Fast Company recently provided a solid breakdown of the demographics behind the Occupy Wall Street movement. Fast Company: OWS stats. Here’s some important things many people I’ve spoke with don’t seem to know:
- 26.7% of those participating are enrolled in school, and only 10% are full-time students. I was surprised by these numbers as they indicated OWS is not a student-led movement by any means, which provides a strong contrast to the anti-Vietnam protest of the late 60’s. Also it’s important to note, there doesn’t appear to be a strong university presence by any means, not only numbers wise but also location wise, as no protests are taking place at colleges or on university campuses.
- A third of protesters are over 35. While I couldn’t find a stat of how many are under 30, this was pretty striking to me, in the sense that this doesn’t appear to be an age specific movement. Therefore, despite what some of the articles I’ve read are saying, Generation Y is not driving the movement in any way whatsoever.
- At Onesixtyfourth, we’ve talked about GenY’s preponderance for conformity in the sense that we are not a riot-induced, crazily protesting generation. So to see if this held true I did some mother-in-law research about OWS and spoke to some friends to learn about their thoughts and involvement. There were essentially three types of responses:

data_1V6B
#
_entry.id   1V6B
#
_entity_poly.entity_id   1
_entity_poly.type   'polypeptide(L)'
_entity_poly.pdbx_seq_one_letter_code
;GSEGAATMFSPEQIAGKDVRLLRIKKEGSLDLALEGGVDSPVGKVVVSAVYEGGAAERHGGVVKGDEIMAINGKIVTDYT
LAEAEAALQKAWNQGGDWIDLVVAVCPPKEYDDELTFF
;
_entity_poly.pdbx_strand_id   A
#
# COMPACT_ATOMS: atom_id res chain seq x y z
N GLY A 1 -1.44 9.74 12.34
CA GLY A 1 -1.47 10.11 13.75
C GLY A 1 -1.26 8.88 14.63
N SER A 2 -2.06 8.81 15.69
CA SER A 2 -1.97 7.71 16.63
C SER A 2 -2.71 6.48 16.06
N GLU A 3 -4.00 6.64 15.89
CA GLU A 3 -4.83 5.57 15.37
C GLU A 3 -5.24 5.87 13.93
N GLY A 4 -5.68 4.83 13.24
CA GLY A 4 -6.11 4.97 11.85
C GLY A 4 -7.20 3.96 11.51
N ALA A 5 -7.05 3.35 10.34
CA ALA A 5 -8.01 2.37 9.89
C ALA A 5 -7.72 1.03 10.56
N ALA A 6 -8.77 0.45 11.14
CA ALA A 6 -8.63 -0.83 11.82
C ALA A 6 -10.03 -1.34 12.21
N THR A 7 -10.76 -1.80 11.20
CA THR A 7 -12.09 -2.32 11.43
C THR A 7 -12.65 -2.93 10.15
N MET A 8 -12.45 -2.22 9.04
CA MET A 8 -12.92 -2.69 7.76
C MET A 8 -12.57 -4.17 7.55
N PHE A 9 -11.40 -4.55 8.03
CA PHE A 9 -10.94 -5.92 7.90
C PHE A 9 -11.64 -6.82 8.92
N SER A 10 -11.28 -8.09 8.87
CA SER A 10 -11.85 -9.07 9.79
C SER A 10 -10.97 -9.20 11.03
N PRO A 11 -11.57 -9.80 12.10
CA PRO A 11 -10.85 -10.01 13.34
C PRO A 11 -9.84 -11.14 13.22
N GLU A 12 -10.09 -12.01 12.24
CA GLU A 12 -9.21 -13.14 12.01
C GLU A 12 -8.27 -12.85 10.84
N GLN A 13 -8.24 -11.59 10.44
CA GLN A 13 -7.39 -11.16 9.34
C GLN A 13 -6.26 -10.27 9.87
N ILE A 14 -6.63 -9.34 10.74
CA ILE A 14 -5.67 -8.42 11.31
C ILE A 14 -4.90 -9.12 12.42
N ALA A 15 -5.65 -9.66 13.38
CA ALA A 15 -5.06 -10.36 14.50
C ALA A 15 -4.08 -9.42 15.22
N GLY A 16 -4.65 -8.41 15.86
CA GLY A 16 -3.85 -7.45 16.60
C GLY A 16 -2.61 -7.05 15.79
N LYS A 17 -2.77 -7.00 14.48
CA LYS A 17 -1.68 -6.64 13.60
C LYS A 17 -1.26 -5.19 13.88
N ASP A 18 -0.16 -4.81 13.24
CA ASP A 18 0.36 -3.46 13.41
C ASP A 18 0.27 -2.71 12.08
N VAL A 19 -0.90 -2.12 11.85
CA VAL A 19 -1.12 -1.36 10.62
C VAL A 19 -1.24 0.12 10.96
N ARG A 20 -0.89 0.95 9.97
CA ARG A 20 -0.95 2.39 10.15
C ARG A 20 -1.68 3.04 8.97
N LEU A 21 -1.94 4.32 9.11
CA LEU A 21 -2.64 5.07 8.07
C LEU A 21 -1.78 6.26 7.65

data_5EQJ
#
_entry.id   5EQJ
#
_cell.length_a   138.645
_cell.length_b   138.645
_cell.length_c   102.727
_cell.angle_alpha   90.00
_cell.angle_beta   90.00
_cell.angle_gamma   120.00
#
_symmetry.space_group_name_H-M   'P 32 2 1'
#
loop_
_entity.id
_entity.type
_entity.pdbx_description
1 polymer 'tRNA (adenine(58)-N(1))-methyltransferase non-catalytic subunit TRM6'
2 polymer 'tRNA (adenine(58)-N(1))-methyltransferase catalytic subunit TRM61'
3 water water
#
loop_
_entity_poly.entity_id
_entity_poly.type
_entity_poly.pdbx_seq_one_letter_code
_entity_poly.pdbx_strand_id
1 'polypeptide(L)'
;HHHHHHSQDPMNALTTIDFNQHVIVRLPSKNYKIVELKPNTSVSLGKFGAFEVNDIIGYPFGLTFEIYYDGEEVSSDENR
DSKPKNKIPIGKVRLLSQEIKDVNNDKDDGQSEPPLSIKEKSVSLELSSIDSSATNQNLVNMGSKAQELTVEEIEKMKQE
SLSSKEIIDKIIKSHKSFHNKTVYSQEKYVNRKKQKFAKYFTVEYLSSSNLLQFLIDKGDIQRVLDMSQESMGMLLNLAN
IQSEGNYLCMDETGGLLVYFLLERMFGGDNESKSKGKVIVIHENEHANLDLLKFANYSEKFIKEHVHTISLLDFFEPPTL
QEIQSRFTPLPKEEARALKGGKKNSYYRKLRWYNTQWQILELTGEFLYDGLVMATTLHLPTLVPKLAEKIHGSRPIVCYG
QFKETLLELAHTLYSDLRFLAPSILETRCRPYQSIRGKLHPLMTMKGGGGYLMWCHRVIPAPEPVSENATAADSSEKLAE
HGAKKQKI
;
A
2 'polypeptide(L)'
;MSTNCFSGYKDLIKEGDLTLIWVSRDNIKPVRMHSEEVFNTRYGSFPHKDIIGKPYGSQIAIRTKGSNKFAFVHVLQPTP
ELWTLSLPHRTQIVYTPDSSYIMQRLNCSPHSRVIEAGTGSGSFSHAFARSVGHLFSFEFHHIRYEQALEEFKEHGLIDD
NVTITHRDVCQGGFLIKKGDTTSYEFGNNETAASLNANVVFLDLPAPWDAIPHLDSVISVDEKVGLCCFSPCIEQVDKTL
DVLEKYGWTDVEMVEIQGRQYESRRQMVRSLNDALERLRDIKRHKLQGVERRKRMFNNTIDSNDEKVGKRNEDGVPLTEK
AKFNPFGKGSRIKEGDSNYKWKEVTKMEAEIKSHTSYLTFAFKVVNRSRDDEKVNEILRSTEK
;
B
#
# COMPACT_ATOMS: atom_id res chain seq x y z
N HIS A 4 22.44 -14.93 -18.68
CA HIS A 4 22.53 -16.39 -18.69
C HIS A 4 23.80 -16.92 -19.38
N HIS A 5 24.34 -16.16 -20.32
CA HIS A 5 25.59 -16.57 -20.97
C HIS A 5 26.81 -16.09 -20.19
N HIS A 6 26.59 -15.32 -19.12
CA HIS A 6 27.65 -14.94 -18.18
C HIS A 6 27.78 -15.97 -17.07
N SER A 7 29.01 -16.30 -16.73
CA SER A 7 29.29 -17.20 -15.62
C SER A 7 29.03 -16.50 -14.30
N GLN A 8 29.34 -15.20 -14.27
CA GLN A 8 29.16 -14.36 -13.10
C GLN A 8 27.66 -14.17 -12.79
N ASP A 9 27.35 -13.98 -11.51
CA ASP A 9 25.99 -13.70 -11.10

- It’s stupid and it’s terrible and they should just go out and get jobs instead of complaining. (I should note that these comments are from Georgetown students and a lot of them are probably considered as coming from families in the one percent)
- It’s tough to take it completely seriously, though they definitely have a point.
- I am supporting the movement via social media, though I’m not going out and protesting or anything.
The second view seemed to be the most popular. One quote from a student who grew up in Berkley, California** clearly illustrates the general sentiment.
“I think they have good ideas…It’s a lot of lazy, unemployed 20 something year olds who have nothing to do and just want to protest, and it’s just very unorganized. Though I definitely agree with the ideals that started it. Financial reform, mainly
[**My friend, a very liberal person from Berkley, didn’t fully support the movement. If this was something that GenY was fully behind, I’d have guessed that given Berkley’s history and politics, he would be part of the life-blood of the movement.]
Interestingly, of all the people I talked to and monitored via social media, only one went out, protested and actually camped out for two nights at OccupyDC. I’m paraphrasing here, but he basically said, “There’s a lot of people who need help and they’re not getting it.” He further told me, “It got really sketchy at night and I didn’t feel totally safe. As to the people that were camping out at McPherson Square, a lot of them don’t even have a choice.”
Clearly my primary research is skewed: two thirds of the people I talked to are at Georgetown University and, as a whole, students here are much more privileged than the rest of the country financially. And, that’s something to consider. But, based on what I’ve heard, read and learned from reviewing the stats, and especially given the lack of support on a university grassroots level, and the statistics, I’d have to say overall OWS is decidedly not a GenY thing. Well, at least not a younger Gen Y one. I’d love to learn what percentage of protesters are between 24 and 30.